Middle East Oil and Gas Producers: Soon to Be Back in the Lead? The Energy Editorial, March 2014
The World Energy Outlook 2013 published by the IEA confirms that despite the rise of unconventional fuels in particular in the US, Middle East will by the mid-2020s retake its place as the world major oil and gas supplier, providing most of the increase in global supplies. Well, there are some big ifs.
First, the Middle East is also emerging as a major consumer for gas, oil and refined products. To give a glimpse at the challenge: the IEA estimates that Middle East demand for oil will equal that of China in 2035. Finding gas in the region is already not as easy as it used to be. Egypt is just one example of how a country can struggle to maintain its export volumes. The country which set up gas exporting infrastructures, actually started to import gas in 2011. Algeria, one of the major suppliers of European gas, is hardly coping with its internal demand either and investments are not yet sufficient to keep the country on the gas exporters map. The GCC countries, although to a lesser extent, are facing unprecedented surge in internal demand. Saudi Arabia, the world number 1 oil producer, has increased imports of fuel oil to feed its power plants. The country has been developing new gas projects as well as renewable and nuclear power plants to feed its greedy domestic market for electricity and it commissioned new refineries, but clearly fuel oil import show that it struggles coping with internal consumption. The Gulf will probably emerge as one of the major gas consumer worldwide in a few years, and the output of most of the big refineries under construction will likely be directed towards the internal market of these countries.
Secondly, the region needs massive investments if it wants to maintain its share of global energy supply markets. The IEA highlighted the challenge in its 2011 World Energy Outlook, stating that $10 trillion will be necessary in the oil sector, but also $9.5 trillion in the gas and $11.5 trillion in the electricity sectors. Both the Arab revolutions and the development of unconventional oil and gas resources in North America and elsewhere have negatively impacted these investments. The development of huge renewable projects, meant to decrease the domestic consumption of crude and fuel oil in the power mix of the Gulf countries and North Africa, have failed yet to provide any significant electricity production or water desalination. The demand for gas from power plants has on the other hand significantly increased leaving countries like Saudi Arabia or Kuwait to rely on gas imports. The impact of the Arab spring, and its domino effect has affected energy infrastructure in the Mediterranean region (like in Libya or in Algeria -where the incident in In Amenas left IOCs more concerned about security matters), and resulted in the freezing of energy subsidies -responsible for the non-sustainable path of energy consumption across the region - unreformed. The region now appears increasingly unstable - if it ever was. The Syrian conflict has resurgence in Iran, Iraq and even in Turkey and could arm the development of East-Mediterranean gas.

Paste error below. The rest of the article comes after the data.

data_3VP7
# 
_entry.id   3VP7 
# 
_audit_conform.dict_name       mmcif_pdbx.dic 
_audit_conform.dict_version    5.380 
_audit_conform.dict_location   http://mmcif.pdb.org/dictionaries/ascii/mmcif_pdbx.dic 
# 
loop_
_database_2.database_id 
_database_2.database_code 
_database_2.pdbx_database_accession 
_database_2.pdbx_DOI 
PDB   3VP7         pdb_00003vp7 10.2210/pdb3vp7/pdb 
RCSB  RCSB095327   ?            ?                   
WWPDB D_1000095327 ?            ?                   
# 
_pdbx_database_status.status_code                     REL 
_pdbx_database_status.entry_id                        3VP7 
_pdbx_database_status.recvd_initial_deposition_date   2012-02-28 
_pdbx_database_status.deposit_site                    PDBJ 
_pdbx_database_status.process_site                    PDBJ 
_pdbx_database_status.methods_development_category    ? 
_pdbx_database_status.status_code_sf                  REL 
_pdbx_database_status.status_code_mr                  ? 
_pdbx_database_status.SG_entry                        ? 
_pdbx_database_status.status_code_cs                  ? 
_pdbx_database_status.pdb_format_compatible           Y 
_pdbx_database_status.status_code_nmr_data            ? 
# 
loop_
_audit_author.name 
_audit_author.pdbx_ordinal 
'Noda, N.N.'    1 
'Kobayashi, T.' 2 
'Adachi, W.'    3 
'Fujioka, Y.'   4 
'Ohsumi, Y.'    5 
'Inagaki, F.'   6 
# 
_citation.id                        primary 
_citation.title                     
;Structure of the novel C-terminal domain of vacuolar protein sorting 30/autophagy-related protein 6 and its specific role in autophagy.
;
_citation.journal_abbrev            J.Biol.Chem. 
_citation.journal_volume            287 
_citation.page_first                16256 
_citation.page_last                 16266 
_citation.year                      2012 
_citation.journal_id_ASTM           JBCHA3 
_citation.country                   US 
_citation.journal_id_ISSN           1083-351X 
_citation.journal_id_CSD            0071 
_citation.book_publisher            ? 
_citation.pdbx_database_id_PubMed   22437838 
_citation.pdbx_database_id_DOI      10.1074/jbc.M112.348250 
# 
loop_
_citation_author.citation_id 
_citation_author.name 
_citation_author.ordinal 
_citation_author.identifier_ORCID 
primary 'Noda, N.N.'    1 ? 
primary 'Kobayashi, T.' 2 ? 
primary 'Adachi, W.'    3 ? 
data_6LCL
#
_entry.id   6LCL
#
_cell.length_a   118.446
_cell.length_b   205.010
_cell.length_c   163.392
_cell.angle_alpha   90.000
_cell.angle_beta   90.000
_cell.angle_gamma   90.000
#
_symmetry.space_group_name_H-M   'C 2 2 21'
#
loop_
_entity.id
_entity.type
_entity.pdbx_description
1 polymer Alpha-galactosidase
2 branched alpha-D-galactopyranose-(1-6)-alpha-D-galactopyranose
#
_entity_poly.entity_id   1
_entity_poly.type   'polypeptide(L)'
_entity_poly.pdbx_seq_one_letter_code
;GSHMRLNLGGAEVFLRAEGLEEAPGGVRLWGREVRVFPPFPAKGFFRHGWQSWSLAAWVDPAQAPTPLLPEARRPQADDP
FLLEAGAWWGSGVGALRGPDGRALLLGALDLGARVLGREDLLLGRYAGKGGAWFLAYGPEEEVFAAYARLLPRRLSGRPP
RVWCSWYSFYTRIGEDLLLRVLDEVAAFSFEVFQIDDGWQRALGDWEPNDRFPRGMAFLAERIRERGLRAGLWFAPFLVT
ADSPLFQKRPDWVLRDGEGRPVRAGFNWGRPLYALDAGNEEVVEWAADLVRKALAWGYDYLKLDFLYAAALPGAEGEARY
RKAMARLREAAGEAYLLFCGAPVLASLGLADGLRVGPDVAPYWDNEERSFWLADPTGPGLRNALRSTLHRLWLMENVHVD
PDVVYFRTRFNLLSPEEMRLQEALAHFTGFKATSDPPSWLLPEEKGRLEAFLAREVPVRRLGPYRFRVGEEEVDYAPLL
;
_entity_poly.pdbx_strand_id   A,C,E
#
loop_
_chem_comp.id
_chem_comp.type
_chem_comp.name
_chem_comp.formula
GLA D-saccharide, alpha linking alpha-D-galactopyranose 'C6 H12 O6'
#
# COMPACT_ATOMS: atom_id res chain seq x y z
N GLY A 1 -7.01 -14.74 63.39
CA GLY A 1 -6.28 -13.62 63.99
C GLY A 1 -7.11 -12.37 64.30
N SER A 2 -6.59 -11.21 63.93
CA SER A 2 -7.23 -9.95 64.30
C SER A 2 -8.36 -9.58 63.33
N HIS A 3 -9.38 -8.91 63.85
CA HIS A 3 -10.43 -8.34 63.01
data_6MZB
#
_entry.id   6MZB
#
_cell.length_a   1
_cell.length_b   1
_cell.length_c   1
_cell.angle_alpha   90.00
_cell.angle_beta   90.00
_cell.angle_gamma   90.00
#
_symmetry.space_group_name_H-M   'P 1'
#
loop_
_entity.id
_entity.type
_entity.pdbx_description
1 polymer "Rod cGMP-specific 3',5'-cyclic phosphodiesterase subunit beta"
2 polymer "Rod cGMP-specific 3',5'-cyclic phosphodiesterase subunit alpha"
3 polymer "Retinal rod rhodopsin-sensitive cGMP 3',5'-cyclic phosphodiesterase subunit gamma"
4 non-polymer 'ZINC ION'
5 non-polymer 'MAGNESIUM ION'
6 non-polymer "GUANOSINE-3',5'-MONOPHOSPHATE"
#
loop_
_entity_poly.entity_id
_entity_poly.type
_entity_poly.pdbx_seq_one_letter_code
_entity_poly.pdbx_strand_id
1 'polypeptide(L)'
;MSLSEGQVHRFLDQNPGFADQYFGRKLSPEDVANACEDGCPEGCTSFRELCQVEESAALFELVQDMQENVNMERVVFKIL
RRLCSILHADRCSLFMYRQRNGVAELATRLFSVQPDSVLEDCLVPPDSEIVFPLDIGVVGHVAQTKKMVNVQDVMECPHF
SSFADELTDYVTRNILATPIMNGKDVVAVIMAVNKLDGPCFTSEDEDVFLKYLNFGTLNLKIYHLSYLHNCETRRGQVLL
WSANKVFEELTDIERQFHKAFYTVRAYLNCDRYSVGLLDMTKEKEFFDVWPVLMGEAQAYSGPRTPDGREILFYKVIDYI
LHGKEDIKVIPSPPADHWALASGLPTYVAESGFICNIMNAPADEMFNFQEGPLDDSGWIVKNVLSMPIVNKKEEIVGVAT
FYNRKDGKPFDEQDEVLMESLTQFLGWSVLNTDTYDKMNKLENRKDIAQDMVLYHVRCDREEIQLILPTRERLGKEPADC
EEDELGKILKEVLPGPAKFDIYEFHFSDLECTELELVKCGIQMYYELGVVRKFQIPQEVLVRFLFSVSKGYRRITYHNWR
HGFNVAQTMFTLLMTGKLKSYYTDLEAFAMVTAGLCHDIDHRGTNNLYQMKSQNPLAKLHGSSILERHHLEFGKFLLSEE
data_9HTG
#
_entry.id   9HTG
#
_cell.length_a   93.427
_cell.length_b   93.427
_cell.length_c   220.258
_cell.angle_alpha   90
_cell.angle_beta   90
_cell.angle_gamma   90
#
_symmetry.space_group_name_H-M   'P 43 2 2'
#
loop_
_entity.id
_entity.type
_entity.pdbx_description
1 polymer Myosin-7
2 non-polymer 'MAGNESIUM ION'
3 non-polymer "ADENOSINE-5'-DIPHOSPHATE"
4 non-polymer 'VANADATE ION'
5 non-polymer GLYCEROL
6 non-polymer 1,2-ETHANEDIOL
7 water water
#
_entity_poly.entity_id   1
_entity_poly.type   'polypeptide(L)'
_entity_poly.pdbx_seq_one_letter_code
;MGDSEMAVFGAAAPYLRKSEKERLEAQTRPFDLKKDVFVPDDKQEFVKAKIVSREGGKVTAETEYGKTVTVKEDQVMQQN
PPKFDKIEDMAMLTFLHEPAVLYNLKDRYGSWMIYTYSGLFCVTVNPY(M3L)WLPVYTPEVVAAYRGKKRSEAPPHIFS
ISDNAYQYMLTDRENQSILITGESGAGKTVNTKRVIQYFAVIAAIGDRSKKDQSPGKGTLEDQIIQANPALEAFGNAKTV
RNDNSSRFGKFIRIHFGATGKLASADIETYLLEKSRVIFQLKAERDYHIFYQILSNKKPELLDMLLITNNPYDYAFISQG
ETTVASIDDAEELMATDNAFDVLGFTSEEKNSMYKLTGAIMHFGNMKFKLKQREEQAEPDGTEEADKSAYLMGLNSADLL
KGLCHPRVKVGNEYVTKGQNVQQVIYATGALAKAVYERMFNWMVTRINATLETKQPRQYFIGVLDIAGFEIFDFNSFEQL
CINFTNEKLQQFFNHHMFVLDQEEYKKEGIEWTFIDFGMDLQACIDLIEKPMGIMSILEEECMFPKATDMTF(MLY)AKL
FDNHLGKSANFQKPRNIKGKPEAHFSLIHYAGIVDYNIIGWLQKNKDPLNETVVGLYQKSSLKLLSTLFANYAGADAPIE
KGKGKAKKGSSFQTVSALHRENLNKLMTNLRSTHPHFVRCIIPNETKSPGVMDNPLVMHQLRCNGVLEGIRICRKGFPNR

A lot seems therefore to be expected from new comers: Iraq and Iran. These countries do not appear however to escape the regional tragic faith. Iraq return on oil markets should provide a relief and its massive oil and gas reserves would calm the hunger of rising Asian markets: the WEO 2012 executive summary stated that “Much is riding on Iraq’s success”. Although the IEA has since then reduced its Iraqi oil production forecasts, the situation is still far from settled in the country. Ten years after the war started the resume of oil exports and the development of oil and gas fields still remains chaotic. The country has not been able to develop gas to fuel its internal demand and electricity needs today; so it will probably take a little more time before it stops importing gas from neighboring countries. Major IOCs have also withdrawn from exploration and production as contracts were not sufficiently attractive. Surely Kurdistan represents a real option today, but exports from that region without the approval of the federal government may just end up destabilizing the country furthermore and their exports to Turkey have been put on hold - due to regional politics. New resources found offshore in east-med will definitively not balance the loss of output from North Africa.
Everyone is thus now tempted to turn its head towards Iran. But to the question of how rapidly and how much oil and gas could the country export, no clear answer can be given. Besides the issue of international security and negotiations around the country’s nuclear programme, challenges will also arise from the country domestic energy situation. Iran is facing a similar problem of rising domestic consumption, favored just like elsewhere in the region by high subventions. Despite holding the second world wide reserves of conventional gas, the country is already importing gas from Azerbaijan and Turkmenistan when winter temperatures hit the bottom, and the electricity sector faces serious shortfalls. Attempts to reform the country energy consumption failed so far to materialize.
Thirdly, that curve shows that the Middle East producers getting back in the lead again depends on the shale oil phenomenon in the US going into decline. There might be reasons to suppose that improving technologies, resurgent demand and sustained high prices may cause that curve to slip into the future. Alternatively, if demand is time lag, oil prices will slide and producers bearing the burden of high oil budget breakeven costs may find themselves in trouble to pursue high subsidies policies - that were assessed by the IEA a year ago.
Middle East politics are a crucial (and unpredictable?) element in the equation that should not be underestimated.